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Original Contribution
July 23/30, 2003

Incidence of Cancer and Mortality Following α-Tocopherol and β-Carotene Supplementation: A Postintervention Follow-up

JAMA. 2003;290(4):476-485. doi:10.1001/jama.290.4.476
Abstract

Context In the Finnish Alpha-Tocopherol, Beta-Carotene Cancer Prevention (ATBC) Study, α-tocopherol supplementation decreased prostate cancer incidence, whereas β-carotene increased the risk of lung cancer and total mortality. Postintervention follow-up provides information regarding duration of the intervention effects and may reveal potential late effects of these antioxidants.

Objective To analyze postintervention effects of α-tocopherol and β-carotene on cancer incidence and total and cause-specific mortality.

Design, Setting, and Participants Postintervention follow-up assessment of cancer incidence and cause-specific mortality (6 years [May 1, 1993-April 30, 1999]) and total mortality (8 years [May 1, 1993-April 30, 2001]) of 25 563 men. In the ATBC Study, 29 133 male smokers aged 50 to 69 years received α-tocopherol (50 mg), β-carotene (20 mg), both agents, or placebo daily for 5 to 8 years. End point information was obtained from the Finnish Cancer Registry and the Register of Causes of Death. Cancer cases were confirmed through medical record review.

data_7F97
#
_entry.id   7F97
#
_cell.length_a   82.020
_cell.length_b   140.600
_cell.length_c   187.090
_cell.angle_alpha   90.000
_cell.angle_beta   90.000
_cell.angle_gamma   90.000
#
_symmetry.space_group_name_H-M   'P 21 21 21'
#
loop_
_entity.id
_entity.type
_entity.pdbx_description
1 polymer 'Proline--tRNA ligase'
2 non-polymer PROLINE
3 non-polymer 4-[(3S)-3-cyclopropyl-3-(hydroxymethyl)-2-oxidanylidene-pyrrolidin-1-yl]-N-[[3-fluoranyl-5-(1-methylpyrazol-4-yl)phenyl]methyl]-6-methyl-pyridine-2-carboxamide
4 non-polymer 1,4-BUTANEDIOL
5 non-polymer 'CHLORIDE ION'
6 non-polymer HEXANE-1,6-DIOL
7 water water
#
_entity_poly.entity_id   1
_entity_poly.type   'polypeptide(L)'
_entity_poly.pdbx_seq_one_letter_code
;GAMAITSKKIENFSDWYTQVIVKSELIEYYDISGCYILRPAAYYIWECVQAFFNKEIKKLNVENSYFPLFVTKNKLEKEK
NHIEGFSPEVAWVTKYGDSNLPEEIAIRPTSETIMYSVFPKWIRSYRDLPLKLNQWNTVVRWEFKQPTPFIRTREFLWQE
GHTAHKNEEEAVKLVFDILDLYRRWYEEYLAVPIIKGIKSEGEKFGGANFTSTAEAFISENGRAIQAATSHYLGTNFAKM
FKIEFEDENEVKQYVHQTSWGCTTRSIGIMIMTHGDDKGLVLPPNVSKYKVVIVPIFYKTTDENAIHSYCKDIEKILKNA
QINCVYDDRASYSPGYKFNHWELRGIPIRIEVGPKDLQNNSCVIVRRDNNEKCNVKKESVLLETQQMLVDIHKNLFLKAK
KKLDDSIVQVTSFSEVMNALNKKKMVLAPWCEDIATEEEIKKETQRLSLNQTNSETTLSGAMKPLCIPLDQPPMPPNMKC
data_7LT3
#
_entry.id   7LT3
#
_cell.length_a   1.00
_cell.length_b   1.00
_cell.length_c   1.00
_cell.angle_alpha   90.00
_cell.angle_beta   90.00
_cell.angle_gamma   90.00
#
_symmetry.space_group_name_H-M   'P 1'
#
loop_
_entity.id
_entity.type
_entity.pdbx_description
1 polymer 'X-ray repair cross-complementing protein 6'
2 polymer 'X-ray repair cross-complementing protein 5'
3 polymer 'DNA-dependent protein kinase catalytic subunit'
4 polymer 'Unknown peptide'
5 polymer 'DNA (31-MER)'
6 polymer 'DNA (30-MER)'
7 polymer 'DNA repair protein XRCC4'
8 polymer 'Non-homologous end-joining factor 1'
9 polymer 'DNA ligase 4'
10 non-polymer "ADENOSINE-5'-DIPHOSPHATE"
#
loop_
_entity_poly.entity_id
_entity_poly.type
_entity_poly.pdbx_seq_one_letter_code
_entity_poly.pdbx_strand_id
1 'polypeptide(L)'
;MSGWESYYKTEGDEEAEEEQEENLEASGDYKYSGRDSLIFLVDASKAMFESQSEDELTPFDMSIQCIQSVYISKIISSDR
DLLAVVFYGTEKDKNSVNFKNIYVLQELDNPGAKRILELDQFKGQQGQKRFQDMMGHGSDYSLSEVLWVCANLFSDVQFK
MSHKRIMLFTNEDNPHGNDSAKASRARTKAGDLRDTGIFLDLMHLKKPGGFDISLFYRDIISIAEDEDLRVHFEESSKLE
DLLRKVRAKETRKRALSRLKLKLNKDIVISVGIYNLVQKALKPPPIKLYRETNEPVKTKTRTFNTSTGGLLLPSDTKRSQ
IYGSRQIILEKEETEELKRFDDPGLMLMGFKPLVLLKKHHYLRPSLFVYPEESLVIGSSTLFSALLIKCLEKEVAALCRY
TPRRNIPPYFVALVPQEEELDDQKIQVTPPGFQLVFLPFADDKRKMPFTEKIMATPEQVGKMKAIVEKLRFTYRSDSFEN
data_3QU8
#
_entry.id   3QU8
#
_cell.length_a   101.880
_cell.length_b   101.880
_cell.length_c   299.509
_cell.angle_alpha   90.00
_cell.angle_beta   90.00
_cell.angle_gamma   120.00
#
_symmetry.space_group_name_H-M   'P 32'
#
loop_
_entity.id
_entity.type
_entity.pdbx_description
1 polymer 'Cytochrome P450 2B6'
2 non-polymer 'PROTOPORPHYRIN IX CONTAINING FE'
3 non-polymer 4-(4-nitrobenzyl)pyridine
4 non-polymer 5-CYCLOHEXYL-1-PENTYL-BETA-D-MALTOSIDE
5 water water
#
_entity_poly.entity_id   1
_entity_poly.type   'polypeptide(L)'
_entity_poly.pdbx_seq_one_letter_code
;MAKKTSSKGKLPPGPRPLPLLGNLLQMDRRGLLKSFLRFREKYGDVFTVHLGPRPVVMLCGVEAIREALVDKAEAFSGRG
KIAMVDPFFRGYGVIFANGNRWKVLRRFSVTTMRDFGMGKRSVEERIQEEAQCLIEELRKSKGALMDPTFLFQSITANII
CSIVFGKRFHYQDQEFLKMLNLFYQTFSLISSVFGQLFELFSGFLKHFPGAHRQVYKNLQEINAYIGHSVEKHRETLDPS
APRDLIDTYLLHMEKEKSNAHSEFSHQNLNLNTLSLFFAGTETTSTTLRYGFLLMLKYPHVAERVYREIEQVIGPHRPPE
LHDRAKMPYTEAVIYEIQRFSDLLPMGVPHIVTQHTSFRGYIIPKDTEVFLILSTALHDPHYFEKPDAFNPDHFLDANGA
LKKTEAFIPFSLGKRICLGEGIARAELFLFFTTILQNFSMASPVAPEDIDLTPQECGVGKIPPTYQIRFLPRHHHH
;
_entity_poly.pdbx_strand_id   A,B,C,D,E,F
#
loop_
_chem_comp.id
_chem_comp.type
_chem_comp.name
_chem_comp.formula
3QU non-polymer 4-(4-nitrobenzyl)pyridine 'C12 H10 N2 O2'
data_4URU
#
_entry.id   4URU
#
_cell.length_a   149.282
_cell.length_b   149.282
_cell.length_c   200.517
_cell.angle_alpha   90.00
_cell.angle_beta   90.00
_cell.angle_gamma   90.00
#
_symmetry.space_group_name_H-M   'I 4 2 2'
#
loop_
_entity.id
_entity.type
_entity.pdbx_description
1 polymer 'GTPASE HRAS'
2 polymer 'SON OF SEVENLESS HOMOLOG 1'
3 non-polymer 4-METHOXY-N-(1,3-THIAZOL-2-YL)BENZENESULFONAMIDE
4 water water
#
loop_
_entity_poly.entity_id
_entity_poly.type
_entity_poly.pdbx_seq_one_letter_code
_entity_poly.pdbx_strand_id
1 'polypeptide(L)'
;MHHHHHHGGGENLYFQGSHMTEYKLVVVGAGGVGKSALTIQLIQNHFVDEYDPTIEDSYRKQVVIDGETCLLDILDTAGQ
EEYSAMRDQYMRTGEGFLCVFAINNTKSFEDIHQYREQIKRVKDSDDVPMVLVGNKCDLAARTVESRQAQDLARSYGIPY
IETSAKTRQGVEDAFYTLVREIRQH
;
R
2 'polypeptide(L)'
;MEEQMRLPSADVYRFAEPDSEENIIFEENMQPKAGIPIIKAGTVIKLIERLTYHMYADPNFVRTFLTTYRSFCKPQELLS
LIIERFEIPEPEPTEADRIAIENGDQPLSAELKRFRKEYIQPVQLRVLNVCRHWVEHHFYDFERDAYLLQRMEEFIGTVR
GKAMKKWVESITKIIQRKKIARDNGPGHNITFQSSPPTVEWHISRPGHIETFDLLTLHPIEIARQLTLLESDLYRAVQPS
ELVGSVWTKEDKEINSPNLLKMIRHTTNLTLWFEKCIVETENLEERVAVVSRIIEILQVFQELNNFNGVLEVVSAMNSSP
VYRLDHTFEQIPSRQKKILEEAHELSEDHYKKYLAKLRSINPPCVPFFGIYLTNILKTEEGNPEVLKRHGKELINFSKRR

Main Outcome Measures Site-specific cancer incidence and total and cause-specific mortality and calendar time-specific risk for lung cancer incidence and total mortality.

Results Overall posttrial relative risk (RR) for lung cancer incidence (n = 1037) was 1.06 (95% confidence interval [CI], 0.94-1.20) among recipients of β-carotene compared with nonrecipients. For prostate cancer incidence (n = 672), the RR was 0.88 (95% CI, 0.76-1.03) for participants receiving α-tocopherol compared with nonrecipients. No late preventive effects on other cancers were observed for either supplement. There were 7261 individuals who died by April 30, 2001, during the posttrial follow-up period; the RR was 1.01 (95% CI, 0.96-1.05) for α-tocopherol recipients vs nonrecipients and 1.07 (95% CI, 1.02-1.12) for β-carotene recipients vs nonrecipients. Regarding duration of intervention effects and potential late effects, the excess risk for β-carotene recipients was no longer evident 4 to 6 years after ending the intervention and was primarily due to cardiovascular diseases.

Conclusions The beneficial and adverse effects of supplemental α-tocopherol and β-carotene disappeared during postintervention follow-up. The preventive effects of α-tocopherol on prostate cancer require confirmation in other trials. Smokers should avoid β-carotene supplementation.

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